Gabriel and Martiniano Berrelleza are only 22 years old, but the cousins from the Mexican hamlet of La Vainilla, Sinaloa have already seen enough to fill the broadcasts of what they call "musical news

Gabriel and Martiniano Berrelleza are only 22 years old, but the cousins from the Mexican hamlet of La Vainilla, Sinaloa have already seen enough to fill the broadcasts of what they call "musical news."

The boys left Mexico when they were 14 and crossed the border into Arizona, eventually finding their way to Phoenix, where they looked for work playing the sierreño guitar music they had learned at home.

They slept on floors and barstools, went without food and work until friends chipped in and bought the Berrellezas guitars and a cell phone. They had business cards printed up, and before long they were playing quinceañeras and weddings as Los Cuates de Sinaloa.

They eventually got a manager and recorded an album. Six discs later, Los Cuates de Sinaloa were signed to Sony BMG.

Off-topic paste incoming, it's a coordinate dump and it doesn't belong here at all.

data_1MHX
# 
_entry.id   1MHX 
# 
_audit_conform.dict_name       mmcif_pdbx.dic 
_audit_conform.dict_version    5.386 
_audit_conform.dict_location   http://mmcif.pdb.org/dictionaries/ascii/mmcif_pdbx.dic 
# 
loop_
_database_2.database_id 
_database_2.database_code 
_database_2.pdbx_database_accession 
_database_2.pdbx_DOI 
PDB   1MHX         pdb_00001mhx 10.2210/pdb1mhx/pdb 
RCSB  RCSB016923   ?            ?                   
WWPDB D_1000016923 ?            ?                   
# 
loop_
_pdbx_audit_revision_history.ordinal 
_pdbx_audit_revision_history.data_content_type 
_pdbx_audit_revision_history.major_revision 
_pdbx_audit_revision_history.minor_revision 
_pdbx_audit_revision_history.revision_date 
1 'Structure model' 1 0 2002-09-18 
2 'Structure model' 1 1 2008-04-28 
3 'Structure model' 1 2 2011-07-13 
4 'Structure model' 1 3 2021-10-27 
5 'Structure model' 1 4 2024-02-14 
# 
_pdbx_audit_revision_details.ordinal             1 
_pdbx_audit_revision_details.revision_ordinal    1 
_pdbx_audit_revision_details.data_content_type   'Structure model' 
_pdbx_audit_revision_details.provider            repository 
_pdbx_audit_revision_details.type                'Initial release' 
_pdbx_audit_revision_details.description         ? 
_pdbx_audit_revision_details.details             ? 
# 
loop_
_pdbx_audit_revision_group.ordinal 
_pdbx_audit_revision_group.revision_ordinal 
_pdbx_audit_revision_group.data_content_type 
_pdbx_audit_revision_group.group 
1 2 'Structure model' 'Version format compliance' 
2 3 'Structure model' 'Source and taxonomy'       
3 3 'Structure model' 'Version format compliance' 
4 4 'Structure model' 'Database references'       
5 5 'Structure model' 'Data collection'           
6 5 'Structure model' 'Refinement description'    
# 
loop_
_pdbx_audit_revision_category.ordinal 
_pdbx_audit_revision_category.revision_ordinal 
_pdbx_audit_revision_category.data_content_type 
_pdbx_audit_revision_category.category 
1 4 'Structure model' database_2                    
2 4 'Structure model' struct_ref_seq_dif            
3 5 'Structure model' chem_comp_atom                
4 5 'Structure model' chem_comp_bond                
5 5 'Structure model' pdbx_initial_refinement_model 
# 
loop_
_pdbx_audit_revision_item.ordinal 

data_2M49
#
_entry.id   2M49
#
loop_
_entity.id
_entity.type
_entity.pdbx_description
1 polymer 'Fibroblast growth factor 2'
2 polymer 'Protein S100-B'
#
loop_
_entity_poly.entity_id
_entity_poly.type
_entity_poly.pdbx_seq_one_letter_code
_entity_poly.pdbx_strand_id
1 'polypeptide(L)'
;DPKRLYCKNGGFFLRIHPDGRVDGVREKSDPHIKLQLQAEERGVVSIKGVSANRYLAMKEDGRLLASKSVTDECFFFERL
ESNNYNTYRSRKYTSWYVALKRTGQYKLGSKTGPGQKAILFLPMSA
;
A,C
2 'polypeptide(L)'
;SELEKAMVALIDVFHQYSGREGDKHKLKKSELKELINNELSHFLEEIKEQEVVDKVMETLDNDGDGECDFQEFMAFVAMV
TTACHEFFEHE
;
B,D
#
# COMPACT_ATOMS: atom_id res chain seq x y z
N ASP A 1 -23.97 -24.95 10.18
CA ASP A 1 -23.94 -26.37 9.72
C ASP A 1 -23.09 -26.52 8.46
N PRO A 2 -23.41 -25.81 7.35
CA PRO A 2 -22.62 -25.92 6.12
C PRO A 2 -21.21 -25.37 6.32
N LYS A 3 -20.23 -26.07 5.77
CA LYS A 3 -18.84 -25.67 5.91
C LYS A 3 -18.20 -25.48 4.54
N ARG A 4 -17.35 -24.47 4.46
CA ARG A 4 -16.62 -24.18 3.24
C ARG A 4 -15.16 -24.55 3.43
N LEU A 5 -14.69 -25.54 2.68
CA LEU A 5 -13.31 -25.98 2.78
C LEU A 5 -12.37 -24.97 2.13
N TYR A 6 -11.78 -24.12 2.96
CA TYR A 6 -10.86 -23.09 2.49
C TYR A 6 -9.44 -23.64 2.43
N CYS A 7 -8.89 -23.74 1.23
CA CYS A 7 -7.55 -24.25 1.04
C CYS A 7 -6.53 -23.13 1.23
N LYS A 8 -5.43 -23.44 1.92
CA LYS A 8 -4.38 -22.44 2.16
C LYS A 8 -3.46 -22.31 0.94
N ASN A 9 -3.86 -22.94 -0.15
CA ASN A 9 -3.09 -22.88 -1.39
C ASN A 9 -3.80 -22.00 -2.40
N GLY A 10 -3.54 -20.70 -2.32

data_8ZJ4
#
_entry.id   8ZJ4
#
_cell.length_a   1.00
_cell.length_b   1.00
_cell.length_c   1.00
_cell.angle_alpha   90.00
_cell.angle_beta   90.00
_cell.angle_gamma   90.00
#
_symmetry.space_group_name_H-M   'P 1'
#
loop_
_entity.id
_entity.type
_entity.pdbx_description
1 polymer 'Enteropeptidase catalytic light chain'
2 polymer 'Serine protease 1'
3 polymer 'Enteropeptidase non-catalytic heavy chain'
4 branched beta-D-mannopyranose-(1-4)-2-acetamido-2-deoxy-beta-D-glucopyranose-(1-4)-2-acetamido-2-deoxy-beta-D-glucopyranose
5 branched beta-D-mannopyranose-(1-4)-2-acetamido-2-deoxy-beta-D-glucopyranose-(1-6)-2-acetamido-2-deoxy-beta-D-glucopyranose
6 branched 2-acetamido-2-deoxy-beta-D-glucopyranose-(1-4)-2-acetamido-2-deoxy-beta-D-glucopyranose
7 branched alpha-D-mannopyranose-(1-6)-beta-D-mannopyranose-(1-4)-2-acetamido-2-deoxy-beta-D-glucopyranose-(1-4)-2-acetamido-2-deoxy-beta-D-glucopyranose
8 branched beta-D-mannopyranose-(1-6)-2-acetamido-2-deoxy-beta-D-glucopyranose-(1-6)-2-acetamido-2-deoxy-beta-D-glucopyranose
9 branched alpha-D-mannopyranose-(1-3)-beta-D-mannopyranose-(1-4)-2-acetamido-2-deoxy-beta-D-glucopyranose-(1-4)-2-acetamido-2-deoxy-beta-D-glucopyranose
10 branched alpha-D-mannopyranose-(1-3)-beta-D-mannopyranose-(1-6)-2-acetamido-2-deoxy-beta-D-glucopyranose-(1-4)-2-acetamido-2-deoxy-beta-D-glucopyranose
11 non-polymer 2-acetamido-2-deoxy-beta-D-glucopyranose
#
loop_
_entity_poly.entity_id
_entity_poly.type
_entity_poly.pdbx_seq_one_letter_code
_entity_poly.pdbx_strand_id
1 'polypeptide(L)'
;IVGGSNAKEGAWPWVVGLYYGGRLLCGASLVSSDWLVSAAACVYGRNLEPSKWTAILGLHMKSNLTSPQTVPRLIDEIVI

Now, with their latest album, "Puro Sierreno Bravo," the duo debuts at No. 8 on Billboard's Heatseekers chart and at No. 22 on the Hot Latin Albums chart.
Single "El Carril Numero Tres" is representative of the narcocorridos, or musical stories of the drug trade, that fill the album. The song is about a purported highway lane between the US and Mexico through which drugs are transported as the authorities look the other way.

Los Cuates don't make up the stories they tell in their songs: they are taken straight from news stories and talk on the internet, says Berrelleza.

Regional Mexican radio hasn't always played songs in the controversial (though popular) genre, whose singers have been killed in recent years for saying too much in their songs.

"We check [our songs] well before taking them public in order not to offend anyone, so we don't have problems with absolutely anyone," says Berrelleza.
In the wake of the murder of rising regional Mexican star Valentin Elizalde last fall, and subsequent attacks and threats against other singers of narcocorridos, Los Cuates are not playing shows in Mexico, but rather hitting the dance circuit in the US and taping television appearances such as "Don Francisco Presenta."

Vows Berrelleza, "We're going to keep singing corridos because it's the style of the group and people support it."